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Execution ordered for Crips cofounder

LOS ANGELES -- A judge signed a death warrant yesterday for Stanley ''Tookie" Williams, a cofounder of the notorious Crips gang who was nominated for the Nobel Peace Prize for his children's books.

Williams is scheduled to die Dec. 13 at San Quentin prison. The judge rejected requests by his attorneys to delay the execution until Dec. 22 to give them more time to seek clemency from Governor Arnold Schwarzenegger.

The Dec. 13 date means attorneys have only until Nov. 8 to submit a clemency request. The US Supreme Court declined to consider Williams' case earlier this month.

''This case has taken over 24 years to get to this point," Superior Court Judge William R. Pounders said. ''That is a long delay in itself and I would hate to add to that delay."

Williams, 51, and a high school friend started the Crips street gang in Los Angeles in 1971.

Williams was sentenced to death in 1981 for fatally shooting Albert Owens, a convenience store worker, in 1979. He also was convicted of killing two motel owners and their daughter during a robbery that same year.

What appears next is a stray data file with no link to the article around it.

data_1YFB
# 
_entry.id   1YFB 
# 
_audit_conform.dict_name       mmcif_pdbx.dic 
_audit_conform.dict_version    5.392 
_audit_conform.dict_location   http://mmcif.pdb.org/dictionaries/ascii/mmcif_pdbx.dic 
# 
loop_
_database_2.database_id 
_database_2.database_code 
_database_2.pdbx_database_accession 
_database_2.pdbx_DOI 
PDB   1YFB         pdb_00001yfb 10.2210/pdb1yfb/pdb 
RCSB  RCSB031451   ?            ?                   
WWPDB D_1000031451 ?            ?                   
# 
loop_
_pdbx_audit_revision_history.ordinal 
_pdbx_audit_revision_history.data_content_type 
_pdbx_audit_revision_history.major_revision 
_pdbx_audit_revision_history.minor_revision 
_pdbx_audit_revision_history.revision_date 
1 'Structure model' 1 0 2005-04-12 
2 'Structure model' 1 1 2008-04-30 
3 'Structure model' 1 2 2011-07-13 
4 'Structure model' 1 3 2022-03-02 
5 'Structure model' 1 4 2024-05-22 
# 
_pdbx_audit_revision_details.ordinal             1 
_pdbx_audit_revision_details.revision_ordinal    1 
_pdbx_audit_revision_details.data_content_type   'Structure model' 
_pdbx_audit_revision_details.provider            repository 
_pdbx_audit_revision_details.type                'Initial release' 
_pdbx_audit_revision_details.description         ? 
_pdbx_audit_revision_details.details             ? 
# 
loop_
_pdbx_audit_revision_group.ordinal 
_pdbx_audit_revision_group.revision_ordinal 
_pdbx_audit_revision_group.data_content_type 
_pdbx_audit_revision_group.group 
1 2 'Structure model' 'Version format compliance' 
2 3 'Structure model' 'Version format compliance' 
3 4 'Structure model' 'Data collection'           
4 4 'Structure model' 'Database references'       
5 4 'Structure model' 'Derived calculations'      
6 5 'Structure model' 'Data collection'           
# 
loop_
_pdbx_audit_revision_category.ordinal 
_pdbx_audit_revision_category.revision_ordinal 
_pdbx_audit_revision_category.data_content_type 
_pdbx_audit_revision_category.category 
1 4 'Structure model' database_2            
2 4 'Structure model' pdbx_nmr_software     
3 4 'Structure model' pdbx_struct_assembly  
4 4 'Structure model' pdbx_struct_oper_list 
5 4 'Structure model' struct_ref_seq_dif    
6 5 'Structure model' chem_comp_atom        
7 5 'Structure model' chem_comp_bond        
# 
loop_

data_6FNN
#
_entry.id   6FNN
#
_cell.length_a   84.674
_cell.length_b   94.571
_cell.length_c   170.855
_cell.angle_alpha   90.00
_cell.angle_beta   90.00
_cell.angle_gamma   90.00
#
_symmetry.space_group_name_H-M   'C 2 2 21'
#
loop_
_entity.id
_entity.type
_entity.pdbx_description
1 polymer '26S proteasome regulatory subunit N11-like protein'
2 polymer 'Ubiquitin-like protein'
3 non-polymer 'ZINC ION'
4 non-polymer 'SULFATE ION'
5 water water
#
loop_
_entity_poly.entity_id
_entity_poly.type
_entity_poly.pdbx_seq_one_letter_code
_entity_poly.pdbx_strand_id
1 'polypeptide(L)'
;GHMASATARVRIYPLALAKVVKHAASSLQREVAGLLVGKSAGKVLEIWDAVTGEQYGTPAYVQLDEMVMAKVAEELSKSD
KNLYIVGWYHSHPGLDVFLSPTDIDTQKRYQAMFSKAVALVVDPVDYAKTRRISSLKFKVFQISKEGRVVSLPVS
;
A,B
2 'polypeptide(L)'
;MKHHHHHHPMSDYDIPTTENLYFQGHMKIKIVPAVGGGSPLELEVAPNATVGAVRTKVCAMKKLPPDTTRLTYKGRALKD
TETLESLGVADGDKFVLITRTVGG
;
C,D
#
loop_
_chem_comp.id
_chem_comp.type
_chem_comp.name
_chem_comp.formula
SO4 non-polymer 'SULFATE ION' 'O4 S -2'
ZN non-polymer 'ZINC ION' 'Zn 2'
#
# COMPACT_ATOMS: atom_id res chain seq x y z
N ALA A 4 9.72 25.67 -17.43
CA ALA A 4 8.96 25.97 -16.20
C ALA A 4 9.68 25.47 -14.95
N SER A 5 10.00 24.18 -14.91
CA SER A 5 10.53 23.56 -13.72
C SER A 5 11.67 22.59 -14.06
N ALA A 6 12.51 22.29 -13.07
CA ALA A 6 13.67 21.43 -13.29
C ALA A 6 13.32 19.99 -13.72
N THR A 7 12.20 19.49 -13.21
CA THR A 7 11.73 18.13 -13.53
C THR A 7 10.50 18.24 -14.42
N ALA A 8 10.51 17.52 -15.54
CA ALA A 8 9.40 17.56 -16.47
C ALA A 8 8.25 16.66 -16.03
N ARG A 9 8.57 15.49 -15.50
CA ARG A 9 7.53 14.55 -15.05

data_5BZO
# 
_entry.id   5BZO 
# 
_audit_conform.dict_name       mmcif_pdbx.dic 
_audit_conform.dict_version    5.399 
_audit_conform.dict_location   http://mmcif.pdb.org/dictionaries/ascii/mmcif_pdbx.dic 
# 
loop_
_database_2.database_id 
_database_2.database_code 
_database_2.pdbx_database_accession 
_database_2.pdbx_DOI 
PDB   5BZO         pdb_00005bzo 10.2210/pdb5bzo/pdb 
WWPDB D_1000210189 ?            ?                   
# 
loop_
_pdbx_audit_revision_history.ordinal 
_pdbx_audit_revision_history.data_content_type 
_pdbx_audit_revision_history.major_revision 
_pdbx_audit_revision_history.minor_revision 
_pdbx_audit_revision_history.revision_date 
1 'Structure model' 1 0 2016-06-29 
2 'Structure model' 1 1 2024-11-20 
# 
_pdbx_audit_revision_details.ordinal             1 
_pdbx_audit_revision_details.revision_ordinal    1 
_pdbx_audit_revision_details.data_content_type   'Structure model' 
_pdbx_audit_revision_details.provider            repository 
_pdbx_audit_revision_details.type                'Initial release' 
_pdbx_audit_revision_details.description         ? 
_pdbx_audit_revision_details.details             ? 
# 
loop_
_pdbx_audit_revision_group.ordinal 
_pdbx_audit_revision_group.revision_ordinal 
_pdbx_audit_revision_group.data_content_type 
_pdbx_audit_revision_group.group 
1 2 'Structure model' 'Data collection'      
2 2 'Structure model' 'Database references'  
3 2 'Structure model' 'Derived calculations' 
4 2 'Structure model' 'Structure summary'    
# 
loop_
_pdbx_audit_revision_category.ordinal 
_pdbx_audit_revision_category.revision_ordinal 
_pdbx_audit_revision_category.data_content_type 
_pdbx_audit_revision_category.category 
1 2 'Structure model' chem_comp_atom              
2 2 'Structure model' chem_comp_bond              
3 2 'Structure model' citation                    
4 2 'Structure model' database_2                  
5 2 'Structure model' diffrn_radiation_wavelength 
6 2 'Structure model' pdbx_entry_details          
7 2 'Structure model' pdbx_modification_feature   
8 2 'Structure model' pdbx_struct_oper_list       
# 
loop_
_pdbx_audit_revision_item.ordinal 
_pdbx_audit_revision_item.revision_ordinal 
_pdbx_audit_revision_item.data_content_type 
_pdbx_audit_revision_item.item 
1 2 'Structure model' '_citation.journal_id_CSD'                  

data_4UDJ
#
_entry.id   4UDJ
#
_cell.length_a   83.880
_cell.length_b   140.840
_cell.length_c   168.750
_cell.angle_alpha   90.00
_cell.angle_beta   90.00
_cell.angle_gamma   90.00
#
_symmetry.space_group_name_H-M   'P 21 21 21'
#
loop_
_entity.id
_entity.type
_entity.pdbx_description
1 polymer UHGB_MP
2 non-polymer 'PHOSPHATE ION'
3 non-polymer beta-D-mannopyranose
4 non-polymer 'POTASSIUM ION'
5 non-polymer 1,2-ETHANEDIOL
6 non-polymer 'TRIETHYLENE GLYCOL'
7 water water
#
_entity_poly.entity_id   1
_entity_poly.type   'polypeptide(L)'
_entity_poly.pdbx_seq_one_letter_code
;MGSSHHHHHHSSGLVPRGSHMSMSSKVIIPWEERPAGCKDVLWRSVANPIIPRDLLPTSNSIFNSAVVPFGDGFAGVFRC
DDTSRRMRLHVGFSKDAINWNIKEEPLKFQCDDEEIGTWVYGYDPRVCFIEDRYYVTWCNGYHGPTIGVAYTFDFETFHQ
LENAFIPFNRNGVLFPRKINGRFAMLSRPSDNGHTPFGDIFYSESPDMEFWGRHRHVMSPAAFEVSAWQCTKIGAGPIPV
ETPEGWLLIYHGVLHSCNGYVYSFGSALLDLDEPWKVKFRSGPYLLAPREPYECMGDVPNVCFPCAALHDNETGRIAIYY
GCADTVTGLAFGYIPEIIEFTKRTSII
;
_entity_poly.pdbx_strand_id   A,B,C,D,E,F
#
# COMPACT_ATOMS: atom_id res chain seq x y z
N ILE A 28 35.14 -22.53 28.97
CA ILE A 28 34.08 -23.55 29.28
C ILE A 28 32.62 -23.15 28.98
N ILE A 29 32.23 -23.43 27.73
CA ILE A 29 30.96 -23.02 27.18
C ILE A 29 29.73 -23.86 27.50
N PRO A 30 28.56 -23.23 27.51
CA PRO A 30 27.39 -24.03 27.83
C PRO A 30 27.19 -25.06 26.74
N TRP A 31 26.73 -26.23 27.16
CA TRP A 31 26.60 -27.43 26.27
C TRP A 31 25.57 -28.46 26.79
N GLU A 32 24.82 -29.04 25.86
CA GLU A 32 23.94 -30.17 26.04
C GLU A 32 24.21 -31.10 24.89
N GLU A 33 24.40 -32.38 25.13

Williams maintains he is innocent, and supporters cite his renunciation of his past and his efforts to curtail gang violence, including a series of children's books he co-wrote in prison.

Supporters have nominated him for the Nobel Peace Prize and the Nobel in literature, and a cable TV movie of his life last year starred Oscar-winner Jamie Foxx.

Dozens of death penalty opponents demonstrated outside the courtroom. Among them was actor Mike Farrell, who said the proceedings failed to consider ''his value, his change, his transformation."

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